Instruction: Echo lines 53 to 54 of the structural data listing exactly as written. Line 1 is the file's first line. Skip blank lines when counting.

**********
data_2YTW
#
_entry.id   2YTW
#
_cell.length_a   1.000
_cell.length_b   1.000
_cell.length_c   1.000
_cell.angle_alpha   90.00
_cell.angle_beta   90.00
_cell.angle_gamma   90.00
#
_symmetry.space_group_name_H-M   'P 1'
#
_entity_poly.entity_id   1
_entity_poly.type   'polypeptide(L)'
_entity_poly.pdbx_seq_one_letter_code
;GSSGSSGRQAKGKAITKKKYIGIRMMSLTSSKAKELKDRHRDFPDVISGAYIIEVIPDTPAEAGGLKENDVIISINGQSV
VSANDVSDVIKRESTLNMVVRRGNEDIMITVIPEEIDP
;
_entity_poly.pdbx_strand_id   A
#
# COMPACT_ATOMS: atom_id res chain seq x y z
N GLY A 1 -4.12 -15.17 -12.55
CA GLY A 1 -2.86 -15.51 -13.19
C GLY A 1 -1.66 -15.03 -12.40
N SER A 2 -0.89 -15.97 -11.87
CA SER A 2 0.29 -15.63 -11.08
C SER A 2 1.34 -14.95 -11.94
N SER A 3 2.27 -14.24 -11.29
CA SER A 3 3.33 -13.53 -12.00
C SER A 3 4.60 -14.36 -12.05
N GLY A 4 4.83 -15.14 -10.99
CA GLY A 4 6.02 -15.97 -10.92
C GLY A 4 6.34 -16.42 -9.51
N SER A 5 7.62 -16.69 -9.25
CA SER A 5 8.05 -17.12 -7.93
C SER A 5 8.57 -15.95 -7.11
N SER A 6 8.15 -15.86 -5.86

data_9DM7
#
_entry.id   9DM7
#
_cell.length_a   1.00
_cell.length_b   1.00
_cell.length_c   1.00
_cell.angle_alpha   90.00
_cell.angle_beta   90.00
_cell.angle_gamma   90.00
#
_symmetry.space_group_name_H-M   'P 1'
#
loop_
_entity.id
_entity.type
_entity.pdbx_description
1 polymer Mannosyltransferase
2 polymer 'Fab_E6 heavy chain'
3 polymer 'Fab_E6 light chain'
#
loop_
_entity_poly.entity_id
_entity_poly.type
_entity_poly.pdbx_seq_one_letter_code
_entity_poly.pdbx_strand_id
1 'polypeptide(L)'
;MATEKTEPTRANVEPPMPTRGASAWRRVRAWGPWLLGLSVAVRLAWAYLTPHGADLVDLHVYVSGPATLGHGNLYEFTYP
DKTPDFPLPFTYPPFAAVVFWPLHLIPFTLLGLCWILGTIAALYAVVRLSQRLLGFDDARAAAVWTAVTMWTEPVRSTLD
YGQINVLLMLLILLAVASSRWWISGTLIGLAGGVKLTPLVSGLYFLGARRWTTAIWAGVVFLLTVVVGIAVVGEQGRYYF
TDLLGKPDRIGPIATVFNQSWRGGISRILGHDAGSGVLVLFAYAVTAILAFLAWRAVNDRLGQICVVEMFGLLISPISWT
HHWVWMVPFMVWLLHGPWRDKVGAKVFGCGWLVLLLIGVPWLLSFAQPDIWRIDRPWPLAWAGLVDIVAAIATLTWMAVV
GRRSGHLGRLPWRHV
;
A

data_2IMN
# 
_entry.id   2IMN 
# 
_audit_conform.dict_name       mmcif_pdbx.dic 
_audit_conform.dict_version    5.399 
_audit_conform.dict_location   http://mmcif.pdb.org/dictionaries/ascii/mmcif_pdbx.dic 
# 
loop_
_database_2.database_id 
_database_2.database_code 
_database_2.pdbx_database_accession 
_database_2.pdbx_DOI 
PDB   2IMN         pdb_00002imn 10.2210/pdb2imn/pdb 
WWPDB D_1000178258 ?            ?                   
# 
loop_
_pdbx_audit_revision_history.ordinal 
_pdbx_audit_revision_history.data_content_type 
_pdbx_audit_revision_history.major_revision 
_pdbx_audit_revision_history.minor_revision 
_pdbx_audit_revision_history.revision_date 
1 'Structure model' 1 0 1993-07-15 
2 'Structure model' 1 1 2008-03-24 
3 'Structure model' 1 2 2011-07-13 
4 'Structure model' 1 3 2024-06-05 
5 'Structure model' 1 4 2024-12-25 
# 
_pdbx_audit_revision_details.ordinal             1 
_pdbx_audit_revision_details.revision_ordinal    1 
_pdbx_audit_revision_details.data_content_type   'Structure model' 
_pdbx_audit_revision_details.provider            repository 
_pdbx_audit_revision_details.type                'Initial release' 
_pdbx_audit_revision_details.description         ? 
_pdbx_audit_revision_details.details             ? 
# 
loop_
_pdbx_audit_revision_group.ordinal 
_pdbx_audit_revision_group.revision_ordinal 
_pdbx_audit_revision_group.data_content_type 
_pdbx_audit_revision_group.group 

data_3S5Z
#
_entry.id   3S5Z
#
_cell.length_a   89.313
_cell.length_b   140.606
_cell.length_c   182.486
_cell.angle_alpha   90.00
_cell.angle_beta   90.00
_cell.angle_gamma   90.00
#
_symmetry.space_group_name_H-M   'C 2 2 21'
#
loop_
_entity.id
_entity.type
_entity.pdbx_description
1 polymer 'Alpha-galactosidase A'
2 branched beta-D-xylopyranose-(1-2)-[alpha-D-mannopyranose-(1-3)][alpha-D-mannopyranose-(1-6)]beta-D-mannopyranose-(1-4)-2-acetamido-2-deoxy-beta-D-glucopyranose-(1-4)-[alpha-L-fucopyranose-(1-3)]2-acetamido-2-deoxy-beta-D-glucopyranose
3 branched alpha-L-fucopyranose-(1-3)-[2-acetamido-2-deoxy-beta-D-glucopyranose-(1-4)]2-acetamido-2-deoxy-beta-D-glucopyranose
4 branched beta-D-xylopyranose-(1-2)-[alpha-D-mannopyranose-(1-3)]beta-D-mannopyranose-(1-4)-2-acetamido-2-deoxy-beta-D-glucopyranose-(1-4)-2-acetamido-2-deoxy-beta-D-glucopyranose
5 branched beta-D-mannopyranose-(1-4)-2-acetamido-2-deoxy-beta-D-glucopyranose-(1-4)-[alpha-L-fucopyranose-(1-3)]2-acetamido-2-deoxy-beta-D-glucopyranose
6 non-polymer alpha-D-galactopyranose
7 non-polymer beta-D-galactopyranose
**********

_entity.id
_entity.type